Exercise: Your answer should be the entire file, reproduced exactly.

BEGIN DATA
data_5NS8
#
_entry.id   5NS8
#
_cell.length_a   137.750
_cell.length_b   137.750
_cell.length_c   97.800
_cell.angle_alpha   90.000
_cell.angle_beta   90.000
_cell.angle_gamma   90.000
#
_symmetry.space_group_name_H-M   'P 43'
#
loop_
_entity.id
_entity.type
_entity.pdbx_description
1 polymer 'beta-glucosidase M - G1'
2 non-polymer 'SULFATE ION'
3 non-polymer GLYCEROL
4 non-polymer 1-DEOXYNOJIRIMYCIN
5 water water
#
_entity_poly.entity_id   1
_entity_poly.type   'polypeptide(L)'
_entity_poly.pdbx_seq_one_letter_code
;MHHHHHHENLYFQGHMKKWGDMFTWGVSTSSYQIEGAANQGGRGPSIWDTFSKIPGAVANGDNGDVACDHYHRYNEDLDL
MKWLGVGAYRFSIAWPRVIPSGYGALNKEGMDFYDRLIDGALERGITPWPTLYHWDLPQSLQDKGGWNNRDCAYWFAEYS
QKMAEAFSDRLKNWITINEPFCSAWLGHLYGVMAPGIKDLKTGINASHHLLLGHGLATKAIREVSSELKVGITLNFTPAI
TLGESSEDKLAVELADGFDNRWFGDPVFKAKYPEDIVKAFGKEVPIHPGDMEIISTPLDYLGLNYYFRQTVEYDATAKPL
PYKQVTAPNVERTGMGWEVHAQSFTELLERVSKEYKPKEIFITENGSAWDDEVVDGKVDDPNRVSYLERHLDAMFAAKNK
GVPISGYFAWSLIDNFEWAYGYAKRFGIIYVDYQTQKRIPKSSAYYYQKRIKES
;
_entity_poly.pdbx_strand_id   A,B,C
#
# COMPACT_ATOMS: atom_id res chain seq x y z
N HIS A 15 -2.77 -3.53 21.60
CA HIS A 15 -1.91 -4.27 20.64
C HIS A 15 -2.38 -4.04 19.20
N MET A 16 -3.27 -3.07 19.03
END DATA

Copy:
data_5NS8
#
_entry.id   5NS8
#
_cell.length_a   137.750
_cell.length_b   137.750
_cell.length_c   97.800
_cell.angle_alpha   90.000
_cell.angle_beta   90.000
_cell.angle_gamma   90.000
#
_symmetry.space_group_name_H-M   'P 43'
#
loop_
_entity.id
_entity.type
_entity.pdbx_description
1 polymer 'beta-glucosidase M - G1'
2 non-polymer 'SULFATE ION'
3 non-polymer GLYCEROL
4 non-polymer 1-DEOXYNOJIRIMYCIN
5 water water
#
_entity_poly.entity_id   1
_entity_poly.type   'polypeptide(L)'
_entity_poly.pdbx_seq_one_letter_code
;MHHHHHHENLYFQGHMKKWGDMFTWGVSTSSYQIEGAANQGGRGPSIWDTFSKIPGAVANGDNGDVACDHYHRYNEDLDL
MKWLGVGAYRFSIAWPRVIPSGYGALNKEGMDFYDRLIDGALERGITPWPTLYHWDLPQSLQDKGGWNNRDCAYWFAEYS
QKMAEAFSDRLKNWITINEPFCSAWLGHLYGVMAPGIKDLKTGINASHHLLLGHGLATKAIREVSSELKVGITLNFTPAI
TLGESSEDKLAVELADGFDNRWFGDPVFKAKYPEDIVKAFGKEVPIHPGDMEIISTPLDYLGLNYYFRQTVEYDATAKPL
PYKQVTAPNVERTGMGWEVHAQSFTELLERVSKEYKPKEIFITENGSAWDDEVVDGKVDDPNRVSYLERHLDAMFAAKNK
GVPISGYFAWSLIDNFEWAYGYAKRFGIIYVDYQTQKRIPKSSAYYYQKRIKES
;
_entity_poly.pdbx_strand_id   A,B,C
#
# COMPACT_ATOMS: atom_id res chain seq x y z
N HIS A 15 -2.77 -3.53 21.60
CA HIS A 15 -1.91 -4.27 20.64
C HIS A 15 -2.38 -4.04 19.20
N MET A 16 -3.27 -3.07 19.03